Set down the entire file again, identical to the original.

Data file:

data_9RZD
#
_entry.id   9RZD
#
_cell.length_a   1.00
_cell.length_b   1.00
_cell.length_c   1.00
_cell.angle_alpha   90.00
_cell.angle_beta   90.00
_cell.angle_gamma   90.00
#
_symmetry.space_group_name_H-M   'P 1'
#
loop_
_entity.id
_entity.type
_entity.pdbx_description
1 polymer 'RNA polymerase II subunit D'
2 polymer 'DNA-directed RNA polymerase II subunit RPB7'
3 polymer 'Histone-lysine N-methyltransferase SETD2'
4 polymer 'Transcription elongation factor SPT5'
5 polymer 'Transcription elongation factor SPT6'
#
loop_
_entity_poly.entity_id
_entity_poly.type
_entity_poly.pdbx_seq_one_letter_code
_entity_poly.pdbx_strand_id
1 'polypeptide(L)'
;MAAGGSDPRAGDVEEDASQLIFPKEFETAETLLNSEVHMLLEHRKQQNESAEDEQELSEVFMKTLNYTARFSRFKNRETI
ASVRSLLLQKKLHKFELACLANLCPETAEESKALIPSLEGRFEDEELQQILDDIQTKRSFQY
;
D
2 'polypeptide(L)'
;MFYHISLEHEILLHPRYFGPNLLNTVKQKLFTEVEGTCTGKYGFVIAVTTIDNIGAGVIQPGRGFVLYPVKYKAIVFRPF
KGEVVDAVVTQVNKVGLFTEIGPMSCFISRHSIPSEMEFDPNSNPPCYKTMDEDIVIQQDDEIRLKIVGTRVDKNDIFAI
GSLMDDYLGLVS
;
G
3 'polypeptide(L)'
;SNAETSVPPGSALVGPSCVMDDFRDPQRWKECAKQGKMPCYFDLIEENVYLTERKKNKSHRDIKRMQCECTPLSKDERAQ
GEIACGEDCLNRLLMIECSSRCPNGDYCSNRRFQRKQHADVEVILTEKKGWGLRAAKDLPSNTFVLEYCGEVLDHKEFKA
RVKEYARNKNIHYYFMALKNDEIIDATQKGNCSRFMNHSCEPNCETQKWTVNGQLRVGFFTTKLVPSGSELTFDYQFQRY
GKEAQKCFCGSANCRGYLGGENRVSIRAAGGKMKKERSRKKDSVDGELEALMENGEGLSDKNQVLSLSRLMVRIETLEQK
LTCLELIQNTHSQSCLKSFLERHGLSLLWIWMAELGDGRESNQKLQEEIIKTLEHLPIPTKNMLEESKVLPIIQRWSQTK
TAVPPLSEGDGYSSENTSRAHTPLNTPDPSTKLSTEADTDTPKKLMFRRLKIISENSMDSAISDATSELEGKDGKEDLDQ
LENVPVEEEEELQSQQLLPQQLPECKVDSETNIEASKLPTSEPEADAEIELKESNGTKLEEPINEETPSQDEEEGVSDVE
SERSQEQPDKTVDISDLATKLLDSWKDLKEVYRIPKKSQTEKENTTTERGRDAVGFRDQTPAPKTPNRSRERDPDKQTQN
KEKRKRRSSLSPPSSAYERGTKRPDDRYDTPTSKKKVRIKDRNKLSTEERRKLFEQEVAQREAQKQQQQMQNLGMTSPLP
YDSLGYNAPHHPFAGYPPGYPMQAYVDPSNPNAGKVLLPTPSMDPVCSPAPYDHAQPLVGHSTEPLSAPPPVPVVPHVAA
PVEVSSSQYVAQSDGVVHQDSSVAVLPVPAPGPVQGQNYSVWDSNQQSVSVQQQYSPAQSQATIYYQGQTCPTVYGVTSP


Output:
data_9RZD
#
_entry.id   9RZD
#
_cell.length_a   1.00
_cell.length_b   1.00
_cell.length_c   1.00
_cell.angle_alpha   90.00
_cell.angle_beta   90.00
_cell.angle_gamma   90.00
#
_symmetry.space_group_name_H-M   'P 1'
#
loop_
_entity.id
_entity.type
_entity.pdbx_description
1 polymer 'RNA polymerase II subunit D'
2 polymer 'DNA-directed RNA polymerase II subunit RPB7'
3 polymer 'Histone-lysine N-methyltransferase SETD2'
4 polymer 'Transcription elongation factor SPT5'
5 polymer 'Transcription elongation factor SPT6'
#
loop_
_entity_poly.entity_id
_entity_poly.type
_entity_poly.pdbx_seq_one_letter_code
_entity_poly.pdbx_strand_id
1 'polypeptide(L)'
;MAAGGSDPRAGDVEEDASQLIFPKEFETAETLLNSEVHMLLEHRKQQNESAEDEQELSEVFMKTLNYTARFSRFKNRETI
ASVRSLLLQKKLHKFELACLANLCPETAEESKALIPSLEGRFEDEELQQILDDIQTKRSFQY
;
D
2 'polypeptide(L)'
;MFYHISLEHEILLHPRYFGPNLLNTVKQKLFTEVEGTCTGKYGFVIAVTTIDNIGAGVIQPGRGFVLYPVKYKAIVFRPF
KGEVVDAVVTQVNKVGLFTEIGPMSCFISRHSIPSEMEFDPNSNPPCYKTMDEDIVIQQDDEIRLKIVGTRVDKNDIFAI
GSLMDDYLGLVS
;
G
3 'polypeptide(L)'
;SNAETSVPPGSALVGPSCVMDDFRDPQRWKECAKQGKMPCYFDLIEENVYLTERKKNKSHRDIKRMQCECTPLSKDERAQ
GEIACGEDCLNRLLMIECSSRCPNGDYCSNRRFQRKQHADVEVILTEKKGWGLRAAKDLPSNTFVLEYCGEVLDHKEFKA
RVKEYARNKNIHYYFMALKNDEIIDATQKGNCSRFMNHSCEPNCETQKWTVNGQLRVGFFTTKLVPSGSELTFDYQFQRY
GKEAQKCFCGSANCRGYLGGENRVSIRAAGGKMKKERSRKKDSVDGELEALMENGEGLSDKNQVLSLSRLMVRIETLEQK
LTCLELIQNTHSQSCLKSFLERHGLSLLWIWMAELGDGRESNQKLQEEIIKTLEHLPIPTKNMLEESKVLPIIQRWSQTK
TAVPPLSEGDGYSSENTSRAHTPLNTPDPSTKLSTEADTDTPKKLMFRRLKIISENSMDSAISDATSELEGKDGKEDLDQ
LENVPVEEEEELQSQQLLPQQLPECKVDSETNIEASKLPTSEPEADAEIELKESNGTKLEEPINEETPSQDEEEGVSDVE
SERSQEQPDKTVDISDLATKLLDSWKDLKEVYRIPKKSQTEKENTTTERGRDAVGFRDQTPAPKTPNRSRERDPDKQTQN
KEKRKRRSSLSPPSSAYERGTKRPDDRYDTPTSKKKVRIKDRNKLSTEERRKLFEQEVAQREAQKQQQQMQNLGMTSPLP
YDSLGYNAPHHPFAGYPPGYPMQAYVDPSNPNAGKVLLPTPSMDPVCSPAPYDHAQPLVGHSTEPLSAPPPVPVVPHVAA
PVEVSSSQYVAQSDGVVHQDSSVAVLPVPAPGPVQGQNYSVWDSNQQSVSVQQQYSPAQSQATIYYQGQTCPTVYGVTSP